From a very early age
My first camera was a Brownie 127 ( wish I still had that one) I still remember taking photos of my cat and random things in my small world at that time. The little black and white images bordered with white gave me such joy and sense of achievement as my parents ooh’d and aah’d at the miniature snaps. That may be an overstatement but that’s how I like to remember it!
That passion has stayed with me through the years and now 60’ish years on I still continue to amass images of my slightly wider world, everyday.
How fortunate I was to be able to capture those ‘Brownie moments’ and look back at how I saw the world then as a child.The story goes that an Uncle used to develop his own film and produce small snaps of the family gatherings at that time and that is how I have one of the few photos of my Grand Father Taylor who died aged 38. Family days out at Southend that continued long after he passed away. My Father was only 8 when his Father died which makes those few snap shots so precious to him, and me.
I have recently bought a Polaroid ‘snap’ which has been great fun over the Christmas holiday and impressed my Grand Children when the tiny snapshot emerged from the slot in the camera. (there was a tussle as to who kept which one).
These snaps are a nostalgic reminder of those early days and of my introduction to photography in the 50’s.
My Grand Father and one of my Aunts.
My Grand Father died as a result of shrapnel wounds from WW1 causing paralysis in one arm and eventually died from pneumonia around 1930’ish.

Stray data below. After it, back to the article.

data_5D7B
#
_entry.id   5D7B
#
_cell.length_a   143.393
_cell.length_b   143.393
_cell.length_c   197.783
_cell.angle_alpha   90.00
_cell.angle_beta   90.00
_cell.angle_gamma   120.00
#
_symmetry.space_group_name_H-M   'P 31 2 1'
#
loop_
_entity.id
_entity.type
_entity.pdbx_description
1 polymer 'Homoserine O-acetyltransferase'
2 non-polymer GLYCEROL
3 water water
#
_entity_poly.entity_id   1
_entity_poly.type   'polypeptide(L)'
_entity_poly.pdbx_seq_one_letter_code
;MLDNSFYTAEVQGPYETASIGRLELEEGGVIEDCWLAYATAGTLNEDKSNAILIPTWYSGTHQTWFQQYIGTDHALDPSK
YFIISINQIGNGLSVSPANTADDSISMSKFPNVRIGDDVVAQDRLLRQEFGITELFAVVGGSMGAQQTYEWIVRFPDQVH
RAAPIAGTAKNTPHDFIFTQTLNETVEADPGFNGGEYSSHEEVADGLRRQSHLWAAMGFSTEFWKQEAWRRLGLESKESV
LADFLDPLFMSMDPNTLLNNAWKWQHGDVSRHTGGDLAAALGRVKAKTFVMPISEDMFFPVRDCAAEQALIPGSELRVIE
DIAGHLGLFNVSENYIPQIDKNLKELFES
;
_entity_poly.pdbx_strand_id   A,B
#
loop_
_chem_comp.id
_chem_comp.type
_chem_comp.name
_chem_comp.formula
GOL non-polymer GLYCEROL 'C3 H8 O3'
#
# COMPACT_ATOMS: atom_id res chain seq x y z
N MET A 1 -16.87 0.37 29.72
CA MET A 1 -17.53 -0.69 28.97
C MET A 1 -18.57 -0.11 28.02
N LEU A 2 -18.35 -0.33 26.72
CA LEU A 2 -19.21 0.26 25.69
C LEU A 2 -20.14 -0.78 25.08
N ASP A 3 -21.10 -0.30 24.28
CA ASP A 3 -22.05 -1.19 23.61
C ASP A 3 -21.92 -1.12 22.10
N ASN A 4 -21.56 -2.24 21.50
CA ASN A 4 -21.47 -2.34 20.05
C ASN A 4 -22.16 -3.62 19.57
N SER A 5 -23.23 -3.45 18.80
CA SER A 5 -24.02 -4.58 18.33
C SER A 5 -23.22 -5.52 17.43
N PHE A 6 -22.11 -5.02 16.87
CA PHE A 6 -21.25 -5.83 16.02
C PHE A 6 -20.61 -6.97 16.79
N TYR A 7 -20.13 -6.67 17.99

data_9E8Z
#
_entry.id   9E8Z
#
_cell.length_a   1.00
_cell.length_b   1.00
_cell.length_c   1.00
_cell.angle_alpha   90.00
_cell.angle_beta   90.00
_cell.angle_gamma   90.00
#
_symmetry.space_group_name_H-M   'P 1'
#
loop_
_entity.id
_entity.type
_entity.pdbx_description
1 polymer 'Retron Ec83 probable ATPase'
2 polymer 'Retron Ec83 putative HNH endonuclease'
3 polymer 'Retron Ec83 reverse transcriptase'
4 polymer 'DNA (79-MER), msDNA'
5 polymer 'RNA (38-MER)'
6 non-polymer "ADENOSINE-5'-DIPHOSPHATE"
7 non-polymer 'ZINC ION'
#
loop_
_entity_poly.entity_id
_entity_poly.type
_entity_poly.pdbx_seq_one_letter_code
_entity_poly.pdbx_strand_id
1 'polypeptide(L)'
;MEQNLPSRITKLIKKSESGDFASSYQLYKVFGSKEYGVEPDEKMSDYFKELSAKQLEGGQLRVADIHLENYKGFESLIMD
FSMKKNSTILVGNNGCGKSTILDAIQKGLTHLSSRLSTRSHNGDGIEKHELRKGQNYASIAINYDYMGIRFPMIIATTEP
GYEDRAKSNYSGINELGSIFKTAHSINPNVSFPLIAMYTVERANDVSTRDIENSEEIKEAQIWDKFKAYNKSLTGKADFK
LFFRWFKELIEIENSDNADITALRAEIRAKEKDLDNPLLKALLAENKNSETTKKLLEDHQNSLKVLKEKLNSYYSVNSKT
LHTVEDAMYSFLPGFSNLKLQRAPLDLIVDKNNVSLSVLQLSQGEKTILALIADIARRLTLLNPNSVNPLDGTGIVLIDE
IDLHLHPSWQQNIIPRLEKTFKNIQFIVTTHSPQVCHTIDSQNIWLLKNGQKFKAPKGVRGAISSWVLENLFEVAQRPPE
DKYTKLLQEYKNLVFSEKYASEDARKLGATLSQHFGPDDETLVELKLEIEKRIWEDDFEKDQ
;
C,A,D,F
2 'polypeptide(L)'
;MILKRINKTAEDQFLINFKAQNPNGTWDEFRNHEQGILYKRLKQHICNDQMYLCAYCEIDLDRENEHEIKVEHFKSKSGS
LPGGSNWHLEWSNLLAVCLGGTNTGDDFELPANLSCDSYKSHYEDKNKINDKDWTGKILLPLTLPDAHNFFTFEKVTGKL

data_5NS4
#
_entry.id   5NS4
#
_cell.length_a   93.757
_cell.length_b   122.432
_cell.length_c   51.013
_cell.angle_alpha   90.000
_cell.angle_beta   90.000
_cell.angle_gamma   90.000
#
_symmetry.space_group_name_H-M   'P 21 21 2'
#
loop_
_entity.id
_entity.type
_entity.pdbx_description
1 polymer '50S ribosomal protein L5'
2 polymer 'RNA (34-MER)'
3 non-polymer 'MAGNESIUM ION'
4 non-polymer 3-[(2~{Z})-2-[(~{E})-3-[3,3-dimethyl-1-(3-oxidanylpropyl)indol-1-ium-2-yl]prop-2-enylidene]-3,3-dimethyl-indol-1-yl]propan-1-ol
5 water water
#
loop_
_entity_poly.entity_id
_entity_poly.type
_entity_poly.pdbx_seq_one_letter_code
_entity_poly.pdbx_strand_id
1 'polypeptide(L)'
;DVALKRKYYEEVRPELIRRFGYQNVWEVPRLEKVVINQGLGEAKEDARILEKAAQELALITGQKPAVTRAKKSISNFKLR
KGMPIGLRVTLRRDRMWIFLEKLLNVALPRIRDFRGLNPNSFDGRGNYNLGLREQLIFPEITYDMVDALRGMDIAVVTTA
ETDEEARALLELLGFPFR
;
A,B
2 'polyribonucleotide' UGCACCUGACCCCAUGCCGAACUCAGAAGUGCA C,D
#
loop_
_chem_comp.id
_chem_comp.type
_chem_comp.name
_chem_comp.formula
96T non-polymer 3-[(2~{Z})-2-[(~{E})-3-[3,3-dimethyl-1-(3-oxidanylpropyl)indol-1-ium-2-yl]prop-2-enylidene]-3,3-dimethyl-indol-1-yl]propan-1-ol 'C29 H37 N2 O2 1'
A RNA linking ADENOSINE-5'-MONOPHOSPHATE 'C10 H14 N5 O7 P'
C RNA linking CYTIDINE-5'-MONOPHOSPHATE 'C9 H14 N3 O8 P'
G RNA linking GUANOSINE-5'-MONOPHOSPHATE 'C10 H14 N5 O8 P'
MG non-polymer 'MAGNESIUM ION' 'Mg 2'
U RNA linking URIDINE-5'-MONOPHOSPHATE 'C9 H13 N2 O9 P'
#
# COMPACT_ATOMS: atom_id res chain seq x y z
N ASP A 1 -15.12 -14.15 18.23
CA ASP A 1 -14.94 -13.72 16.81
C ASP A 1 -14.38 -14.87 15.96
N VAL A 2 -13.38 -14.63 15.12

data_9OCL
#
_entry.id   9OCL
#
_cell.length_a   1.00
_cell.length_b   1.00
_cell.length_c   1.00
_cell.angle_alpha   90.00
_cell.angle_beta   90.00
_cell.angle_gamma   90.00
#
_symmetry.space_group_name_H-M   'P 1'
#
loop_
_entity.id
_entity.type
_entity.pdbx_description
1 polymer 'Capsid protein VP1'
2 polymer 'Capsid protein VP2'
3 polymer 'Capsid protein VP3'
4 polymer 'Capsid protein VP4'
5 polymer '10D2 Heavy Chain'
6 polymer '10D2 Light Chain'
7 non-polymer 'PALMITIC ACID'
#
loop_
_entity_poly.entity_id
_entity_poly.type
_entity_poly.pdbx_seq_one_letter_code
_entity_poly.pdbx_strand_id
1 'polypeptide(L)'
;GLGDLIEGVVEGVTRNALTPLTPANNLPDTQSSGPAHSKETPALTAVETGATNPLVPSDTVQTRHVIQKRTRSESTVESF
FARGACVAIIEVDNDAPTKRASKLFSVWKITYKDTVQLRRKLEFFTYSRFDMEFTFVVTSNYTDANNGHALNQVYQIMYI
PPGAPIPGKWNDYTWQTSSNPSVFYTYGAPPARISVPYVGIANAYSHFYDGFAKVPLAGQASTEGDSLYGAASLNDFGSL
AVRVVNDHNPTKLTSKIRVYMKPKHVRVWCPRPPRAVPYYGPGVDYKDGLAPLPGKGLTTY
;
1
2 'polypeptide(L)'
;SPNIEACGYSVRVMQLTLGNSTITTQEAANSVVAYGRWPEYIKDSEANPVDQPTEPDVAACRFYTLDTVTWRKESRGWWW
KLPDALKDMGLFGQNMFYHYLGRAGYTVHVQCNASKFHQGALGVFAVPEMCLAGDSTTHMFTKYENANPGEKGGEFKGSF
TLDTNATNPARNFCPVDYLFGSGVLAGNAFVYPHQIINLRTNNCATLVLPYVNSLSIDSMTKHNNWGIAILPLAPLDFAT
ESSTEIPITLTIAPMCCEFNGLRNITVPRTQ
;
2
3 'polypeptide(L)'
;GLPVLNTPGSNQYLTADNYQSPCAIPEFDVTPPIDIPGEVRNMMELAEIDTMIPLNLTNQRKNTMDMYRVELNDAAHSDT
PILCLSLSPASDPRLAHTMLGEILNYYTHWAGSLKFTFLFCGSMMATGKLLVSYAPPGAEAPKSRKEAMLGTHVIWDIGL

Type: Solid Body Eyelevel Rollfilm
Film Size: 127
Picture Size: 1 5/8 X 2 1/2″
Lens: Meniscus F/14, 65mm
Shutter: Single Speed 1/50 Sec
Numbers Made: Millions (1,000,000 By Aug 1954)
Original Price: $4.75
The Brownie 127 has a moulded smooth plastic body with broad horizontal steps and an optical direct vision finder.
1952-1955: The first Brownie 127 camera had a plain lens face-plate.
1956-1959: The original plain lens face-plate was replaced with a cross-hatched face-plate.
263,000 of these cameras were exported to the United States and Canada between May, 1953 and September, 1954. The Brownie 127 ranks right up there with the most popular Kodak cameras made.
When figuring out what model you have look for little differences. In this case how the name of the camera looks and the graphic on the face-plate can be a quick giveaway.
Here’s an article for helping determine a manufacture date using
“C A M E R O S I T Y”, among other methods.
There are also two other “Brownie 127” cameras. One is the Brownie 127, Second Model manufactured from 1959-1963. The other, as you may have guessed, is the Brownie 127, Third Model manufactured from 1965-1967.
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